The hardtop is spacious enough, without being huge, and upright sides mean there’s plenty of shoulder room. A couple of small skylight hatches let in extra light and ventilation. A Cule Marine hatch also provides foredeck access, where a Maxwell capstan takes care of anchoring duties remotely from the helm. Painted solid billet aluminium grabrails are a distinctive feature of the high bow, which is decked with grey U-Dek like the side decks, coamings, cockpit sole and aft platform.

Seating comprises a pair of upholstered aft-facing folding seats with storage under the seat bases and a pair of super-comfortable Shark suspensions seats with custom upholstered bolsters. The helm seat position is customised for each owner. The hardtop is lined with grey marine carpet and diamond-stitched titanium grey vinyl trims the cabin shelving and covers the seats. Combined with a high-quality paint finish, tidy welding and generous use of U-Dek flooring, the lining and upholstery help give the interior a premium feel.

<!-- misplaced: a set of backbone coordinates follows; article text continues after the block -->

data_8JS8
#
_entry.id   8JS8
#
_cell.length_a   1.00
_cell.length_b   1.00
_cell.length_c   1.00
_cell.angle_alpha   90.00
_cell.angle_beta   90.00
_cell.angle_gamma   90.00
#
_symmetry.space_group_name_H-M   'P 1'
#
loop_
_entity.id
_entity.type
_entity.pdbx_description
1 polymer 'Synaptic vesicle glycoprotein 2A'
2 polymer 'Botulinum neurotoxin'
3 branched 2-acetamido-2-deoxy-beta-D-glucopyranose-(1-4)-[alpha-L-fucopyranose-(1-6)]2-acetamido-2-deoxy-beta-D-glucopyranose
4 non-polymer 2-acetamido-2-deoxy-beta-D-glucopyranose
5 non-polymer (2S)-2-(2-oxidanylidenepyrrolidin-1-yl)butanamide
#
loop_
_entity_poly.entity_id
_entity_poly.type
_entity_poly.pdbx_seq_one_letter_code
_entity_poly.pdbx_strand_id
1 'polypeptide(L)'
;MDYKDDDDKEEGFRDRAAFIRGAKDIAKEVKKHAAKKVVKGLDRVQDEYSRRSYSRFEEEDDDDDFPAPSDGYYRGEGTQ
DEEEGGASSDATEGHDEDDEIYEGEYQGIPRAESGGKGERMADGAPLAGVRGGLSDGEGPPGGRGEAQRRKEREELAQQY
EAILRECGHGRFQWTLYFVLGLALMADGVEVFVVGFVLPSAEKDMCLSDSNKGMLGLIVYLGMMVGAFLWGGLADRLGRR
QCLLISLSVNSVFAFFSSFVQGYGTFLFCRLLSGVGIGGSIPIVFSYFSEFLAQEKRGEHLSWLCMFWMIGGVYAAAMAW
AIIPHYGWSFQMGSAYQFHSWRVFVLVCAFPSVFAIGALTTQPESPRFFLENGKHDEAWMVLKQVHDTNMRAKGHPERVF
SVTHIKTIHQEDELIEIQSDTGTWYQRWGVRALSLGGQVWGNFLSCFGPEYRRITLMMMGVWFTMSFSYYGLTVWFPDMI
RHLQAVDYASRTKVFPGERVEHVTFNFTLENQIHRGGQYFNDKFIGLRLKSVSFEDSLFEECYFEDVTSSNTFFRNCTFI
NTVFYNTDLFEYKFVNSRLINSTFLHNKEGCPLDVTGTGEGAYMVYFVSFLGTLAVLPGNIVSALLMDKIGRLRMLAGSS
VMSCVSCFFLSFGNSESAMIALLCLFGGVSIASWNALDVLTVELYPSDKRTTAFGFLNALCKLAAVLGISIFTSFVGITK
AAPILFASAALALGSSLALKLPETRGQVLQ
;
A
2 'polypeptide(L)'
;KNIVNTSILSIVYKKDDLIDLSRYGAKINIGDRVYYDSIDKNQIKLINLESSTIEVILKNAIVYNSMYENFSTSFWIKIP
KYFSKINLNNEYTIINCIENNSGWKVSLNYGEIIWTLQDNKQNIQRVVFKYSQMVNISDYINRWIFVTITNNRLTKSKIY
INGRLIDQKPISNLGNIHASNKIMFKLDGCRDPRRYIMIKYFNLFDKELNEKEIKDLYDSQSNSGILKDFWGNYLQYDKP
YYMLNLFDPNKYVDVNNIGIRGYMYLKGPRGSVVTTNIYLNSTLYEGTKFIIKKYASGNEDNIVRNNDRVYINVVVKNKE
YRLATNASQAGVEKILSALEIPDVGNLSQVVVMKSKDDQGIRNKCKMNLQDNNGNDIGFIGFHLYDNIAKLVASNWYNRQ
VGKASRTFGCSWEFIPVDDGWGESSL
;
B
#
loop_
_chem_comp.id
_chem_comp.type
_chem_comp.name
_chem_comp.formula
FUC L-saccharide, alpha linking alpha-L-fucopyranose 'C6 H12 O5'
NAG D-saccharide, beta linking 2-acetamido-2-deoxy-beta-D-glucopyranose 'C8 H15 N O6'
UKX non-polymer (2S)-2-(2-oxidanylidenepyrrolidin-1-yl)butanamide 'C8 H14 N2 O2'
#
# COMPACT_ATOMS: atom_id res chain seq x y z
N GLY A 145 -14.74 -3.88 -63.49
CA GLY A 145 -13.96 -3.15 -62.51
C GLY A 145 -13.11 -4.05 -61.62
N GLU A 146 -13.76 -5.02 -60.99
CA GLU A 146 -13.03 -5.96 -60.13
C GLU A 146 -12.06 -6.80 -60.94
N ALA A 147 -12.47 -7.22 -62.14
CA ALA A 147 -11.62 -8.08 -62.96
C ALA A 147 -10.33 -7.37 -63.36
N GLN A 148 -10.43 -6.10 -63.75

The owner has opted for Raymarine electronics, including an autopilot, a 16-inch HybridTouch MFD and a Ray 50 VHF radio. The steering wheel is stainless steel, fitted with a spinner for easy one-handed operation. He has also specified Zipwake automatic trim tabs, a rode-counter and a Fusion sound system. There is also cell phone mount and USB and 12V outlets tucked away in the hardtop’s deep side pockets.